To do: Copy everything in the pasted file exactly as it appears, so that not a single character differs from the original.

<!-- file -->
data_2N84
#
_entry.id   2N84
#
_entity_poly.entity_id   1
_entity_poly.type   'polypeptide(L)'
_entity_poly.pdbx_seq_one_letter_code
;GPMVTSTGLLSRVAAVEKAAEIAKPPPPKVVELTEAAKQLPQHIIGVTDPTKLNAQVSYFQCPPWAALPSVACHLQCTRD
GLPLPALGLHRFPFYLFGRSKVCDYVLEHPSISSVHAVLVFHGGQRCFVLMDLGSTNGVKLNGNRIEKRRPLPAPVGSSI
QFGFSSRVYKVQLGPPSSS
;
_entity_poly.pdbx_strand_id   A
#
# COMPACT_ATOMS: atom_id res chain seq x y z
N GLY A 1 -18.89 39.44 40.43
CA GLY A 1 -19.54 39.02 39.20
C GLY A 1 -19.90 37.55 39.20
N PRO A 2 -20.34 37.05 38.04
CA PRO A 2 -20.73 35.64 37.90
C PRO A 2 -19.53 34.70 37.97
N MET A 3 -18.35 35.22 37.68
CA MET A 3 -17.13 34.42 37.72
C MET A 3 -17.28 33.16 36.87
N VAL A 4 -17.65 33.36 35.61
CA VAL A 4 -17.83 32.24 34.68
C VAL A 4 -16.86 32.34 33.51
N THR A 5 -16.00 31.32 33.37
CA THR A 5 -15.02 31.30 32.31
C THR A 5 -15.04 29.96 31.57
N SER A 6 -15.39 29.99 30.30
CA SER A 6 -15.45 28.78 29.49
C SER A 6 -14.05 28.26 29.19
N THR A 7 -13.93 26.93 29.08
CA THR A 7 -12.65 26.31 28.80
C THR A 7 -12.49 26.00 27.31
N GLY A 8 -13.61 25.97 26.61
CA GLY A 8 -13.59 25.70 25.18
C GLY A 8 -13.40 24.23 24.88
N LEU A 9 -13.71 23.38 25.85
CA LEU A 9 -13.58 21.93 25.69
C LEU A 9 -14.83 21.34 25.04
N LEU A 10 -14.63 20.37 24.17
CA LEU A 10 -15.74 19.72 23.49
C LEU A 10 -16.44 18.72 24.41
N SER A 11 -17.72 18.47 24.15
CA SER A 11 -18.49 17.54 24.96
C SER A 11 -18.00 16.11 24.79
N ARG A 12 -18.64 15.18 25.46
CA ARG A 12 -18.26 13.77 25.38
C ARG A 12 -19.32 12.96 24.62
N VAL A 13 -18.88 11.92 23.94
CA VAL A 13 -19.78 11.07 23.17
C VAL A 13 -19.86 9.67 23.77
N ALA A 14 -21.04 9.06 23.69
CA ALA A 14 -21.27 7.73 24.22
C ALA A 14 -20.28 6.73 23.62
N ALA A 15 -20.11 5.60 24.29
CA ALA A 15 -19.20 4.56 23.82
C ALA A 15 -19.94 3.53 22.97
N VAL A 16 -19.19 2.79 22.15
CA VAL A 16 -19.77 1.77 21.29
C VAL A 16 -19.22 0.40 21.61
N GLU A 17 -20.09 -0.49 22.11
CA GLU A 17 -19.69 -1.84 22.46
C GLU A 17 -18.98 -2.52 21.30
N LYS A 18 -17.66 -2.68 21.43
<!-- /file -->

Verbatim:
data_2N84
#
_entry.id   2N84
#
_entity_poly.entity_id   1
_entity_poly.type   'polypeptide(L)'
_entity_poly.pdbx_seq_one_letter_code
;GPMVTSTGLLSRVAAVEKAAEIAKPPPPKVVELTEAAKQLPQHIIGVTDPTKLNAQVSYFQCPPWAALPSVACHLQCTRD
GLPLPALGLHRFPFYLFGRSKVCDYVLEHPSISSVHAVLVFHGGQRCFVLMDLGSTNGVKLNGNRIEKRRPLPAPVGSSI
QFGFSSRVYKVQLGPPSSS
;
_entity_poly.pdbx_strand_id   A
#
# COMPACT_ATOMS: atom_id res chain seq x y z
N GLY A 1 -18.89 39.44 40.43
CA GLY A 1 -19.54 39.02 39.20
C GLY A 1 -19.90 37.55 39.20
N PRO A 2 -20.34 37.05 38.04
CA PRO A 2 -20.73 35.64 37.90
C PRO A 2 -19.53 34.70 37.97
N MET A 3 -18.35 35.22 37.68
CA MET A 3 -17.13 34.42 37.72
C MET A 3 -17.28 33.16 36.87
N VAL A 4 -17.65 33.36 35.61
CA VAL A 4 -17.83 32.24 34.68
C VAL A 4 -16.86 32.34 33.51
N THR A 5 -16.00 31.32 33.37
CA THR A 5 -15.02 31.30 32.31
C THR A 5 -15.04 29.96 31.57
N SER A 6 -15.39 29.99 30.30
CA SER A 6 -15.45 28.78 29.49
C SER A 6 -14.05 28.26 29.19
N THR A 7 -13.93 26.93 29.08
CA THR A 7 -12.65 26.31 28.80
C THR A 7 -12.49 26.00 27.31
N GLY A 8 -13.61 25.97 26.61
CA GLY A 8 -13.59 25.70 25.18
C GLY A 8 -13.40 24.23 24.88
N LEU A 9 -13.71 23.38 25.85
CA LEU A 9 -13.58 21.93 25.69
C LEU A 9 -14.83 21.34 25.04
N LEU A 10 -14.63 20.37 24.17
CA LEU A 10 -15.74 19.72 23.49
C LEU A 10 -16.44 18.72 24.41
N SER A 11 -17.72 18.47 24.15
CA SER A 11 -18.49 17.54 24.96
C SER A 11 -18.00 16.11 24.79
N ARG A 12 -18.64 15.18 25.46
CA ARG A 12 -18.26 13.77 25.38
C ARG A 12 -19.32 12.96 24.62
N VAL A 13 -18.88 11.92 23.94
CA VAL A 13 -19.78 11.07 23.17
C VAL A 13 -19.86 9.67 23.77
N ALA A 14 -21.04 9.06 23.69
CA ALA A 14 -21.27 7.73 24.22
C ALA A 14 -20.28 6.73 23.62
N ALA A 15 -20.11 5.60 24.29
CA ALA A 15 -19.20 4.56 23.82
C ALA A 15 -19.94 3.53 22.97
N VAL A 16 -19.19 2.79 22.15
CA VAL A 16 -19.77 1.77 21.29
C VAL A 16 -19.22 0.40 21.61
N GLU A 17 -20.09 -0.49 22.11
CA GLU A 17 -19.69 -1.84 22.46
C GLU A 17 -18.98 -2.52 21.30
N LYS A 18 -17.66 -2.68 21.43